Structuring Behavior: Institutions, Trust, and Social Norms

My research lies in the field of comparative political economy and employs a variety of methodological techniques, both quantitative and qualitative (survey, survey experiments, lab experiments, comparative historical analysis), to investigate the varied relationship between citizens and their states. Most recently, I’ve focused on taxation and tax behavior in Europe and America. In many ways, taxation is the linchpin between democratic accountability and citizen responsibility, and thus, is an ideal way to examine interpersonal trust among individuals and also the relationship between individuals and their government. My research tends to be collaborative, policy oriented, and multimethodological.

My future research will examine how we can begin to generate and sustain trust amongst individuals and between individuals and the state. Trust is one of the most important features of stable economies and democracies. High levels of trust generate voluntary cooperation, which is essential to lowering transaction costs and to the functioning of government. Simply put, trust is essential. On the other hand, a lack of trust can cause a social trap by discouraging cooperation, whose presence is needed to make all parties involved better off. The importance of trust for positive democratic outcomes has been well documented. Yet, societies across the globe arguably suffer from more distrust now than at any other point in modern history, according to a 2017 Trust Barometer. Current models provide a diagnosis for trusting and non-trusting societies, but not necessarily solutions. As Peter Nannestad elegantly states, “The question of trust is a huge puzzle that is not even near solution.”

To address this, I utilize a novel approach by examining the sharing economy to study how we can begin to manufacture and sustain trust. Although there is a host of literature on trust, this will be the first study of its kind to exploit and mimic the sharing economy as a tool to examine how trust can be generated and maintained. Through this project, I expect to improve our understanding of the mechanisms that generate trust and how trust can be maintained in an increasingly global economy. As economies become even more globalized and individuals begin to rely more on the sharing economy, it is important that we address other factors that are crucial to trust, such as gender, race, and ethnicity. For example, Airbnb is by nature transnational and Uber workers often have a migration background. The project will thus be very important for the study of globalisation as a whole. I therefore posit four broad research questions:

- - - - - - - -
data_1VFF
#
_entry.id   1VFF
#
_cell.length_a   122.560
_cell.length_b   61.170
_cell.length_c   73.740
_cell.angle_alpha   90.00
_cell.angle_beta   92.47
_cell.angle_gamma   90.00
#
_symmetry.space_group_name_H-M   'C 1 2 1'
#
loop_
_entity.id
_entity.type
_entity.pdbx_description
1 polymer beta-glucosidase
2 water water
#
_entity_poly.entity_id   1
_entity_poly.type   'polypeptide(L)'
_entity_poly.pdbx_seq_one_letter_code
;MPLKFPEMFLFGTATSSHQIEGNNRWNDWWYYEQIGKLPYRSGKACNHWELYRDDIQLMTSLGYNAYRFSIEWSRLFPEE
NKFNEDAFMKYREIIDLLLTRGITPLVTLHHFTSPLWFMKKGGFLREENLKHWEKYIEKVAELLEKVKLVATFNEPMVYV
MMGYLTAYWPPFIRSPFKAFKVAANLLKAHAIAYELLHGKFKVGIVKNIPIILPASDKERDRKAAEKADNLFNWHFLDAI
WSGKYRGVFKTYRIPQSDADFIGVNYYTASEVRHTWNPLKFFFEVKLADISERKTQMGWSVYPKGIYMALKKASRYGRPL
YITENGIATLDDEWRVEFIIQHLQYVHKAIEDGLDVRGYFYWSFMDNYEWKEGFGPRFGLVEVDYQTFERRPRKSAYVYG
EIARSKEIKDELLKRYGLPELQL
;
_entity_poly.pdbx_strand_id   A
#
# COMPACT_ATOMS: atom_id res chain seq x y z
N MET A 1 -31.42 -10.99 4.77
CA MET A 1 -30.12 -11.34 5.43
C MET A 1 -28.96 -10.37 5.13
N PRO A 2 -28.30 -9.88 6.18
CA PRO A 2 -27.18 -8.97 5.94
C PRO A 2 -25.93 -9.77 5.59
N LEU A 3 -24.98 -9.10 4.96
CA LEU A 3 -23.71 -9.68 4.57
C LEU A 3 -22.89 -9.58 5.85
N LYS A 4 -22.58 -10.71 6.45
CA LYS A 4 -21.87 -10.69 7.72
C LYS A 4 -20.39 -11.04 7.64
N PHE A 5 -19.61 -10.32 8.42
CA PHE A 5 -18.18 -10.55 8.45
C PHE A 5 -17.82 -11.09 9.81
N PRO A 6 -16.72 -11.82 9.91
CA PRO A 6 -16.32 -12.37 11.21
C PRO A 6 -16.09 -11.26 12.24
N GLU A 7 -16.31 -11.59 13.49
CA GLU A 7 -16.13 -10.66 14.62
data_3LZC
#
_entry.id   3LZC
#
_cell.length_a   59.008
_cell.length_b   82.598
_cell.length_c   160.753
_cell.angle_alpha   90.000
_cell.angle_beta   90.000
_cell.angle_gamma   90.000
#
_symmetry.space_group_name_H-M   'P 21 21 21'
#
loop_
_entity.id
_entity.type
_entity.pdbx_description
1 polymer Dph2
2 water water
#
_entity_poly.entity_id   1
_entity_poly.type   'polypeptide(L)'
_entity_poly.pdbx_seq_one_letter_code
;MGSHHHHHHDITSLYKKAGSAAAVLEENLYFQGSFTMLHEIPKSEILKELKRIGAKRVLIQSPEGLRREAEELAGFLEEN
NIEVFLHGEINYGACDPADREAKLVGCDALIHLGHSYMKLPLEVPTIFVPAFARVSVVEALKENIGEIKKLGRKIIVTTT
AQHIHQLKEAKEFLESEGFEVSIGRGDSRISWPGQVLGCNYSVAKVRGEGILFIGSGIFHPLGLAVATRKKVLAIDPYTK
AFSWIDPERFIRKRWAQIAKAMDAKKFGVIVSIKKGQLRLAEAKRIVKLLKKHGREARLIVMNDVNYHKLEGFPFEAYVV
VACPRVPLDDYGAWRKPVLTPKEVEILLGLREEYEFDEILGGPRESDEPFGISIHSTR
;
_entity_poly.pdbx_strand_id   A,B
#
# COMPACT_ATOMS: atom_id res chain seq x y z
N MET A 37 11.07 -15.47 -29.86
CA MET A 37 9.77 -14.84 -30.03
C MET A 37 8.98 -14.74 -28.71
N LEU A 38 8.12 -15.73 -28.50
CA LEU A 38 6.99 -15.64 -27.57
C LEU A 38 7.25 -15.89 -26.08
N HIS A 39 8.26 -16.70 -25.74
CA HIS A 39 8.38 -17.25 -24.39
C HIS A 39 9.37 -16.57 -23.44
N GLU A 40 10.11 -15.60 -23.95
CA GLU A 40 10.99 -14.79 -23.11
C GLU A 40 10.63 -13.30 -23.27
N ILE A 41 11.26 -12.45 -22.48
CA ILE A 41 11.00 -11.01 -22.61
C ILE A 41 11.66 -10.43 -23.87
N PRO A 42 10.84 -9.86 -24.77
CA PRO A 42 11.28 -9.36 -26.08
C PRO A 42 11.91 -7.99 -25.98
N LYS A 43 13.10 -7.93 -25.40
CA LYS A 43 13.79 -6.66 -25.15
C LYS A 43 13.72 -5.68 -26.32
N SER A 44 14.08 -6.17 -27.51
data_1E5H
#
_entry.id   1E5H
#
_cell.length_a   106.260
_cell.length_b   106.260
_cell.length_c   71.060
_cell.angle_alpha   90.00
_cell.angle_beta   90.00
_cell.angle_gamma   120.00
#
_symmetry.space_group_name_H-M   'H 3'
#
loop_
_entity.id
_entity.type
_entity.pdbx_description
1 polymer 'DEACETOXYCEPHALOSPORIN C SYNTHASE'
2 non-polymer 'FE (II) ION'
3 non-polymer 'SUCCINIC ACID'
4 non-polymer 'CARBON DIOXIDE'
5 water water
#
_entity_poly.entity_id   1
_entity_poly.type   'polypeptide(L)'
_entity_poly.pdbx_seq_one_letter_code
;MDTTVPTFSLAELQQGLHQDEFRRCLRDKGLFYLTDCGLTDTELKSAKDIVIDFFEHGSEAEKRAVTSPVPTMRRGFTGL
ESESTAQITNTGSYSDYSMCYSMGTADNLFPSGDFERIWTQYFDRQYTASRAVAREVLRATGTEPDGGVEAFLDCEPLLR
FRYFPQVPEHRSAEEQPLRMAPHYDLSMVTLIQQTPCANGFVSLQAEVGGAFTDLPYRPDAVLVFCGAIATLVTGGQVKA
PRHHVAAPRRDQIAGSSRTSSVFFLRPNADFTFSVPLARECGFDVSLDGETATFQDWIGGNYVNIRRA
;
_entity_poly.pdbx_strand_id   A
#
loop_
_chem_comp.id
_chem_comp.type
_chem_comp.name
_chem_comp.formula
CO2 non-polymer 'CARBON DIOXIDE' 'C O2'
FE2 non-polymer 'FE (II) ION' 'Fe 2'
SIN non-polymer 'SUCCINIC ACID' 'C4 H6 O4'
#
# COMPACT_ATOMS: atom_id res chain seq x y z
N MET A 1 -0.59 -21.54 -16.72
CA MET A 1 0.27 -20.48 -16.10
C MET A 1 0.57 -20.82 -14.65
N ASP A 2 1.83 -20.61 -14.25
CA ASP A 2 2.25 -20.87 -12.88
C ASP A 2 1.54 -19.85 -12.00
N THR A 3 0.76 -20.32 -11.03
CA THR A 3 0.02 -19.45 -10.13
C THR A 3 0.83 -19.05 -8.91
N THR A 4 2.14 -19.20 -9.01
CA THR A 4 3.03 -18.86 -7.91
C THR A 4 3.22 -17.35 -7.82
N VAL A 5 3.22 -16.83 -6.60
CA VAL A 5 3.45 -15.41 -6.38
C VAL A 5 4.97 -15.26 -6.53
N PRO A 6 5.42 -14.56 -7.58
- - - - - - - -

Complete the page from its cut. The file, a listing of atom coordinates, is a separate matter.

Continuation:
1.  Which institutional mechanisms generate trust amongst strangers? \item When can trust begin to emerge as a norm, so that formal institutional arrangements are no longer necessary and voluntary cooperation is generated?
  2. Do gender, race, socioeconomic status, sexual preference, and/or ethnicity (in-group/out-group identity, more generally) build or hinder trust, and can social cohesion be increased by generating trust amongst groups?
  3. Are some groups and/or types (i.e., individualistic or prosocial) more intrinsically trusting and/or trustworthy?

My research will apply an innovative methodological and multidisciplinary approach, utilizing the growing sharing economy to examine how trust emerges and can be maintained amongst complete strangers, alongside the broader social implications, such as increased social cohesion and civic engagement. I will investigate this through a combination of online surveys, laboratory and field experiments. Theoretically, the sharing economy provides a unique and underutilized testing ground for investigating the relationship amongst trust, social exchange, and institutions. Empirically, this novel multi-methodological and multidisciplinary approach combines laboratory experiments, surveys, and field experiments – something that is relatively new in the study of trust and institutions.

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